President Trump is making headlines not only for what he did say in Saudi Arabia, but for what he didn't say. Specifically, he did not utter the phrase "radical Islamic terrorism" when addressing Muslim leaders from around the world. That's a departure for Trump, who used the phrase frequently on the campaign trail and criticized opponents who failed to do so. National security adviser HR McMaster had been among those encouraging the president to drop the phrase, which is largely seen as offensive in the Muslim world, and McMaster seems to have won the day.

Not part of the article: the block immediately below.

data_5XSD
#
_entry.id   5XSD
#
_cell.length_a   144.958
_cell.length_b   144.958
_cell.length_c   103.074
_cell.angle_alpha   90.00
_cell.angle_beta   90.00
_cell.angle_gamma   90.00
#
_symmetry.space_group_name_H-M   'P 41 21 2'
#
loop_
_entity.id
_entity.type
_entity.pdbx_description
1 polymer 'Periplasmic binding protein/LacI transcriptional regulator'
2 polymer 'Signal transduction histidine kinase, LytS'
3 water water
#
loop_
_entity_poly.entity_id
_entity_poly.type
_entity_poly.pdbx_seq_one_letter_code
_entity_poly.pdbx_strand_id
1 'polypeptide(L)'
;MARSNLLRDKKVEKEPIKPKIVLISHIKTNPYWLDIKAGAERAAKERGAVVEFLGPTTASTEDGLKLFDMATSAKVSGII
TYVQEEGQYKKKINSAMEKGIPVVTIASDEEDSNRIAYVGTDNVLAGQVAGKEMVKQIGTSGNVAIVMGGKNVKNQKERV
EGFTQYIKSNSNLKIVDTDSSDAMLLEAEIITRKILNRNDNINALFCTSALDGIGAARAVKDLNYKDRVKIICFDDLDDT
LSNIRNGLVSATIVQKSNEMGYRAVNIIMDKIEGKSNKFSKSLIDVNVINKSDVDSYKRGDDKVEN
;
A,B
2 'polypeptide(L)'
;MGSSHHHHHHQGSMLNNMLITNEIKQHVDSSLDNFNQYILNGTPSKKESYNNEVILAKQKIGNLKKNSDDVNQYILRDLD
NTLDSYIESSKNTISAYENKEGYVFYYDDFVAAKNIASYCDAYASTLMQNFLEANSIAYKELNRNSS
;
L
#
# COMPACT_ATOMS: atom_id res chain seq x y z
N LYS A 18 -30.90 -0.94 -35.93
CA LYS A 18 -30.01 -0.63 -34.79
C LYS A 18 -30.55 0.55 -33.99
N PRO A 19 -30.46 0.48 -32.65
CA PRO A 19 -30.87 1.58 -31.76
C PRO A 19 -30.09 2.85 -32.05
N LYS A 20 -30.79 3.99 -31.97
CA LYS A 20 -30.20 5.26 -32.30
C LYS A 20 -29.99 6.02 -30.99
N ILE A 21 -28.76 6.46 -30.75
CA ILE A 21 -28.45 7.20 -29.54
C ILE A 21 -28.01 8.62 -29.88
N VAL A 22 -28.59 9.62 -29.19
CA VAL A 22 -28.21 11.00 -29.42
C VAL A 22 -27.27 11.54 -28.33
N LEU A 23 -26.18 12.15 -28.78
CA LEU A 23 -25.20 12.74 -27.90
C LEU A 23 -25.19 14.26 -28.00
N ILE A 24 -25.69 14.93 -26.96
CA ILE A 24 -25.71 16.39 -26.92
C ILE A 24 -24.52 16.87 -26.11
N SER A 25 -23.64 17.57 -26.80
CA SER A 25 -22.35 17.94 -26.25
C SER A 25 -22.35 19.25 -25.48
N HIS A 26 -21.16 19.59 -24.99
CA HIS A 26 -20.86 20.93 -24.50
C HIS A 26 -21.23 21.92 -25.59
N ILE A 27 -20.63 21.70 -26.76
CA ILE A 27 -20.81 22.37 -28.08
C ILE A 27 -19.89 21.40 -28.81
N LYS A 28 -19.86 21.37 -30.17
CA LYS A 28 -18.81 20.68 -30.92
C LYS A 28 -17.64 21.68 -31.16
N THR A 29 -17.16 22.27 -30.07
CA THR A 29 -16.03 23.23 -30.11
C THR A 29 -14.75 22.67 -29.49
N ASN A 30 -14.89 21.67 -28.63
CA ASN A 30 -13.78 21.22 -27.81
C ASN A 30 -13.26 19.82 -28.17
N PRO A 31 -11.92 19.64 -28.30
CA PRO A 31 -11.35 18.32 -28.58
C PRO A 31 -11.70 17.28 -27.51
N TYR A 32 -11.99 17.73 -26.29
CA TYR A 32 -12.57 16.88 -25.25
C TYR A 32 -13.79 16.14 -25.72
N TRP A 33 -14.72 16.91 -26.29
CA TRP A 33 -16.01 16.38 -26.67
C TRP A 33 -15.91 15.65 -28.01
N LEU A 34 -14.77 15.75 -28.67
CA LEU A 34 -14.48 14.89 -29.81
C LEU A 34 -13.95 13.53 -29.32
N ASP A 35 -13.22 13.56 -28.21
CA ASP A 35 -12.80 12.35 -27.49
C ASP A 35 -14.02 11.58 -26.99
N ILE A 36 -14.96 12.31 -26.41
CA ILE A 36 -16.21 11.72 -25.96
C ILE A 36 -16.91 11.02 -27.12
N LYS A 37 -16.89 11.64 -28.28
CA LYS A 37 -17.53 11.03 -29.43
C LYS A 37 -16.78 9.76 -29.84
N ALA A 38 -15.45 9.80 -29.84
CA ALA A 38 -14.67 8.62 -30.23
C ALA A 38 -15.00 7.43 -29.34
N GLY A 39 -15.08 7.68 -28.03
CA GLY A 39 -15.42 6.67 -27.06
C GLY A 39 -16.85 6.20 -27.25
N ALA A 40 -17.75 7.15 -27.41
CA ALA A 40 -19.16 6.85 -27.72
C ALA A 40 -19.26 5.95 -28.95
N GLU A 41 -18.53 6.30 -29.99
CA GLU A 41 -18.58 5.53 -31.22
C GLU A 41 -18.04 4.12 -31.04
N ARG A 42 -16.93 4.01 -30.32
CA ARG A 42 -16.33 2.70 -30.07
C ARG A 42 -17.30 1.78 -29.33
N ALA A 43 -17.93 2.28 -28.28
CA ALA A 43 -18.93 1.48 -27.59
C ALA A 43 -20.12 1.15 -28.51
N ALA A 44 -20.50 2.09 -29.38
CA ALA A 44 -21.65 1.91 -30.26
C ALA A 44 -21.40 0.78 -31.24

In excerpts released in advance, the White House had shifted to a more subtle phrase of "Islamist extremism." In the actual speech, however, Trump veered from that slightly and used the word "Islamic" instead of “Islamist” several times, notes the Washington Post. For example, when referring to the fight against terrorism, Trump spoke of “honestly confronting the crisis of Islamic extremism and the Islamists and Islamic terror of all kinds.” Earlier, McMaster told ABC News that the president would use whatever phrase he wants. "But I think it's important that, whatever we call it, we recognize that these are not religious people," he said. They are "enemies of all civilizations" who seek "to cloak their criminal behavior under this false idea of some kind of religious war."